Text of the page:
Tips for Touring & Tasting on Long Island

By Christopher J. Davies Long Island has blossomed into a world-class wine region. Since the planting of its first commercial vineyard, now Castello di Borghese/Hargrave Vineyards in 1973, the region has grown to over 3000 ...

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By Christopher J. Davies

Long Island has blossomed into a world-class wine region. Since the planting of its first commercial vineyard, now Castello di Borghese/Hargrave Vineyards in 1973, the region has grown to over 3000 acres of grape vines. There are now approximately 25 wineries/tasting rooms for people to explore. Some wineries offer comprehensive tours that help visitors better understand the winemaking process. Others offer wine tastings, sales of bottled wine and gifts.

Location info:

Almost all of Long Island's winery tasting rooms are located on the east end. (One exception: Loughlin Vineyards is located only a few miles from Islip Airport in Sayville). For exact locations and contact information visit the Wineries page in our Popular Pages section of this web site.

To get to the East End wineries you travel east, almost to the end of the Long Island Expressway (495) to exit 71. This is RT 24, the crossroads between the North & South Forks. The majority of Winery/Tasting rooms are on the North Fork.

My favorite way to get there avoids the busy town of Riverhead;
Get off at exit 71, Head north(left) on Edwards Road until you hit Sound Ave. Take a right and head east. The first wineries begin in Aquebogue. Sound Avenue is parallel to Main Rd. Most of the side roads link Sound Ave & Main Road.

To get to the South Fork (Hamptons) take RT 24 South to RT 27 and head east. The Hamptons Wine Country begins when RT 27 merges into the smaller RT 27A. There are three winery/tasting rooms to visit.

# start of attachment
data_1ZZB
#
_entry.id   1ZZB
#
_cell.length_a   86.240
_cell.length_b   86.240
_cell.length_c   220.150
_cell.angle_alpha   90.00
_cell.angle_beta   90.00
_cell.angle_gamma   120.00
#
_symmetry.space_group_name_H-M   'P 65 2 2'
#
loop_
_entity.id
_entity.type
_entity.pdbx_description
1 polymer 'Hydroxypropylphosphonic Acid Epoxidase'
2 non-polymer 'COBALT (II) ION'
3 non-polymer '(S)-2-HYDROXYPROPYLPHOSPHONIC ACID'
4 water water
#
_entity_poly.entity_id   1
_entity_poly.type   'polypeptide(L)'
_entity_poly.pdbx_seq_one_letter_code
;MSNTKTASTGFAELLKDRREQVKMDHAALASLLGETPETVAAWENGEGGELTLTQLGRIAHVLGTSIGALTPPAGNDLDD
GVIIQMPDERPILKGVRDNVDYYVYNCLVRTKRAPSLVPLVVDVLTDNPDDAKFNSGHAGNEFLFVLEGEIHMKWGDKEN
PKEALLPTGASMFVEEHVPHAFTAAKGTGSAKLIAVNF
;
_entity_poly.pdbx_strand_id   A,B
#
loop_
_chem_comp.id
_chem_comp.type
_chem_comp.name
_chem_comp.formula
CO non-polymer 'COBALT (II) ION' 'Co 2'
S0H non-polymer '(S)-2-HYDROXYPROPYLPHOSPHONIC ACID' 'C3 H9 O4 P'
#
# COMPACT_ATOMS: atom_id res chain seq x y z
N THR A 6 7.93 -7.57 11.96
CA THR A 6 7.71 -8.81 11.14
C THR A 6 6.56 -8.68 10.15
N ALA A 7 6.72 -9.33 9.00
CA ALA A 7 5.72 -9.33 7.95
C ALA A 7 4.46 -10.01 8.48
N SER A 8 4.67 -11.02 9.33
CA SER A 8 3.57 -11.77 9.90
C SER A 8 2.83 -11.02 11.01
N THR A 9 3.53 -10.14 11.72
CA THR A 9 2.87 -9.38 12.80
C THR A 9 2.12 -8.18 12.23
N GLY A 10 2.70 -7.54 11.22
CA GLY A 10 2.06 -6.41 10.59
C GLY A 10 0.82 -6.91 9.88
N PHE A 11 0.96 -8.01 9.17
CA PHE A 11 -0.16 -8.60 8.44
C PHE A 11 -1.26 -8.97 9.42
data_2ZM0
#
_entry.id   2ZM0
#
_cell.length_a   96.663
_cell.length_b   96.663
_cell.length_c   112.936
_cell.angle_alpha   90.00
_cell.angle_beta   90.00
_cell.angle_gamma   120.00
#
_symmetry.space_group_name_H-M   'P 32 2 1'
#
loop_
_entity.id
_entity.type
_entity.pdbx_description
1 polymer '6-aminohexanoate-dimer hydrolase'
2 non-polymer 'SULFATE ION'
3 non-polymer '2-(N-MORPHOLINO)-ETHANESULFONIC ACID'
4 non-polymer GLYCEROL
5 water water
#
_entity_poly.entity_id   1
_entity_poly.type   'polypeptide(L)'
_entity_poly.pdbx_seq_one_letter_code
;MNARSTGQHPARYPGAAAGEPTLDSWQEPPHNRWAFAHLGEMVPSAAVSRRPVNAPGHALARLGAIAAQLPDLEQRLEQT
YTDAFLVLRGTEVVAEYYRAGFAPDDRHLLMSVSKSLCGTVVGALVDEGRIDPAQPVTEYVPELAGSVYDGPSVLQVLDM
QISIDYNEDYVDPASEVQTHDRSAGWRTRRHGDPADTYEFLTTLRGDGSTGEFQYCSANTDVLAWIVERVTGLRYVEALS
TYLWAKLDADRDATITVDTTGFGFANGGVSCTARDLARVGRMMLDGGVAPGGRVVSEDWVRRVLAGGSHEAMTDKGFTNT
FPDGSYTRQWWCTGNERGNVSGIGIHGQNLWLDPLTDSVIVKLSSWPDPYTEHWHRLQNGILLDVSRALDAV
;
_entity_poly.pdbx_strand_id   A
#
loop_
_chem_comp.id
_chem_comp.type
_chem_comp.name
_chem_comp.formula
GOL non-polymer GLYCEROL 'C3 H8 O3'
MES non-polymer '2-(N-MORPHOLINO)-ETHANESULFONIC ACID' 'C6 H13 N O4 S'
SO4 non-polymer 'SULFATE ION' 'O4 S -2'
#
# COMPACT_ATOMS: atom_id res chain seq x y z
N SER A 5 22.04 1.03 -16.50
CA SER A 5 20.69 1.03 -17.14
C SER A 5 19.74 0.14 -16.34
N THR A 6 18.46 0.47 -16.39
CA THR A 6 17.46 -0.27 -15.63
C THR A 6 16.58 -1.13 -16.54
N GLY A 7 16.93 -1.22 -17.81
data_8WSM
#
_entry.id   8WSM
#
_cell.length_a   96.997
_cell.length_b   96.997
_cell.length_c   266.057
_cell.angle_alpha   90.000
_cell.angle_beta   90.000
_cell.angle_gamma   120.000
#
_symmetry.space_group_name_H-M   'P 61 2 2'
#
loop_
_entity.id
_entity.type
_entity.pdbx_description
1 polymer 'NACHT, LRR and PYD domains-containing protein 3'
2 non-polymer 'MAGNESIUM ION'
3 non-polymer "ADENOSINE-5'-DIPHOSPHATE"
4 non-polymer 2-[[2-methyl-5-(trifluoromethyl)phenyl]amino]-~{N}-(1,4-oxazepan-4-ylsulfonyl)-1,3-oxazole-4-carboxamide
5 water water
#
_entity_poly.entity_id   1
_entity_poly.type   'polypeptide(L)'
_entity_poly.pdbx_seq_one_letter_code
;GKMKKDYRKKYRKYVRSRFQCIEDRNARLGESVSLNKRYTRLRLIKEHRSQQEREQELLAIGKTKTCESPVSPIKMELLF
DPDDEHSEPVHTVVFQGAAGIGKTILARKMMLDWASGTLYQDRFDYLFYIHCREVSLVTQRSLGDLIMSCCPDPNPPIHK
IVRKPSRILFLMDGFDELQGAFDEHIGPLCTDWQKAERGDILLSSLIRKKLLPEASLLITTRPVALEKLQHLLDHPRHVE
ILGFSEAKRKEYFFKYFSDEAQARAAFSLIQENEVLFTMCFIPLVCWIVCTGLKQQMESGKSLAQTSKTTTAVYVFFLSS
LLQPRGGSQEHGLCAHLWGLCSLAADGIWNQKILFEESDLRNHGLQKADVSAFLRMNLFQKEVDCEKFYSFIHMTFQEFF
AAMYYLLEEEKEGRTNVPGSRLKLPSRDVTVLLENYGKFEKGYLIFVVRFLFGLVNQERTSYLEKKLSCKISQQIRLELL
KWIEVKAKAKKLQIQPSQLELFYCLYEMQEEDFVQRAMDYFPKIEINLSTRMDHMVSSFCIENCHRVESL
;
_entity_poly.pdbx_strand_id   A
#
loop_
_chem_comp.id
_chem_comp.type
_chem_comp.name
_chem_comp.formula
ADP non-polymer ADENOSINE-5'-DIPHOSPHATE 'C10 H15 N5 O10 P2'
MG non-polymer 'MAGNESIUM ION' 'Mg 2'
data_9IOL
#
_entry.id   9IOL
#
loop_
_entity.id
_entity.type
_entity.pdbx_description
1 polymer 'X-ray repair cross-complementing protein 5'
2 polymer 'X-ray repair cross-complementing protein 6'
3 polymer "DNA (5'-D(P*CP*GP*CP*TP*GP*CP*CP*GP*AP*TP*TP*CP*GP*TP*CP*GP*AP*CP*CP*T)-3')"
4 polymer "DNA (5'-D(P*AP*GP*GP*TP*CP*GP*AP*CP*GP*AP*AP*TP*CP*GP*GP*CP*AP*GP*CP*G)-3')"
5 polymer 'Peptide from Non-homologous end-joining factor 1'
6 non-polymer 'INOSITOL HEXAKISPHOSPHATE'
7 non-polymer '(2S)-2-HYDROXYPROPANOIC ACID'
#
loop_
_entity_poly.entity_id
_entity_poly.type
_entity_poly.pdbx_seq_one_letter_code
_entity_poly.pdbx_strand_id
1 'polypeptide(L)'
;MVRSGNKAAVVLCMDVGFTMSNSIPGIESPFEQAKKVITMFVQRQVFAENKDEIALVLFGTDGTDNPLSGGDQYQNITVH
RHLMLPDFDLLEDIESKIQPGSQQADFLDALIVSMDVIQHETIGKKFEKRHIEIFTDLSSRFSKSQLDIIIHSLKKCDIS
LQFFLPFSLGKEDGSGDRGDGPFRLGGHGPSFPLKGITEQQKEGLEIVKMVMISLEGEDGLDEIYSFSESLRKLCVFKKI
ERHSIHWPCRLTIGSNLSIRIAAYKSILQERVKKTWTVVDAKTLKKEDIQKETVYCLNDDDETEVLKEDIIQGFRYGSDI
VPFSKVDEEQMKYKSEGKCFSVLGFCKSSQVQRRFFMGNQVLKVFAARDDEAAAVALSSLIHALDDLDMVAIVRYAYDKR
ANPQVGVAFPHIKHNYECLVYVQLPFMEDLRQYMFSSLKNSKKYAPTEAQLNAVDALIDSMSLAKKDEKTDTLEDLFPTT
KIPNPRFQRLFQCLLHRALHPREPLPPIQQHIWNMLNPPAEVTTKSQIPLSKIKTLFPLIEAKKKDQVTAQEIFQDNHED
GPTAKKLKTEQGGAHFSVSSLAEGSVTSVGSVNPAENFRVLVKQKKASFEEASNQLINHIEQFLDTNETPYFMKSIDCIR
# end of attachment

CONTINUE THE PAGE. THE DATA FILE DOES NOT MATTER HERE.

For a full day North & South Fork tour, you might consider a North & South Fork tour. From the town of Greenport (a North Fork town worth exploring) you can take a ferry to quaint Shelter Island and travel south on RT 114 to the South Ferry. This brings you to historical Sag Harbor. From there you can visit wineries in Bridgehampton, Sagaponack and Southampton.

Top 10 Tips for Better Touring & Tasting


1. PLAN BEFORE YOU GO.

Map out your tour allowing for 30 to 60 minutes per winery/tasting room.

2. SPACE YOURSELF.

Don't drink all of the wine. Sip & spit. Many wineries encourage you to bring along your own picnic and to enjoy their beautiful grounds. If you and your lover decide to picnic with a bottle of wine, stay in the shade. Drink plenty of water.

3. TRY WEEKDAYS.

For less crowds and more attention from winery staff, try visiting during the week. Check with the wineries for weekday hours.

4. TRY SOMETHING DIFFERENT-

Are you a Chardonnay lover, ask to try a Sauvignon Blanc, Viognier or Pinot Blanc.

5. HOLD YOUR GLASS BY THE STEM.

Holding the glass by its bowl is a wine tasting no-no. It also heats-up the wine changing its character.

6. TWIRL, SNIFF & SWISH.

This will invigorate the wine and help you get the best sense of its taste and character. Take your tastes in small quantities, gulp bottled water instead.

7. START WITH WHITES.

It is much easier to taste the subtle differences of wines when you progress from white to red. Some wineries produce stainless steel and barrel fermented versions of their wines. Try the stainless versions first.

8. TASTE THE MERLOT.

Many experts feel that Merlot is the most suited grape for growing in Long Island's microclimate. Long Island Merlots have won Gold Medals at wine competitions worldwide. If you are a fan of red wines, you will find a diversified range of reds (Cabernet Sauvignon, Cab Franc, Meritage Blends, Pinot Noir, Sangiovese & Syrah)

9. PURCHASE WINE FOR HOME CONSUMPTION.

The best way to experience wine is relaxing at home with a meal. Wineries offer discounts for quantity purchases. Store your wine in a rack that holds the bottles sideways. The cork must stay wet in order to keep expanded and prevent oxidation. Store your wine in a cool place like a basement.

10. PAIR THE WINE WITH FOOD.

Most winemakers include tasting notes with suggested food pairings for each of their wines. This information is usually noted on the tasting sheets at the tasting bar. For fun, take the sheet home and whip up a dish from the Winemaker's suggested pairings. If the Chardonnay notes say "pairs well with shellfish", throw some "Shrimp on the Barbie" and crack open the bottle.

Above all don't be afraid to ask questions!

(Photo above: Lieb Family Cellars in Mattituck)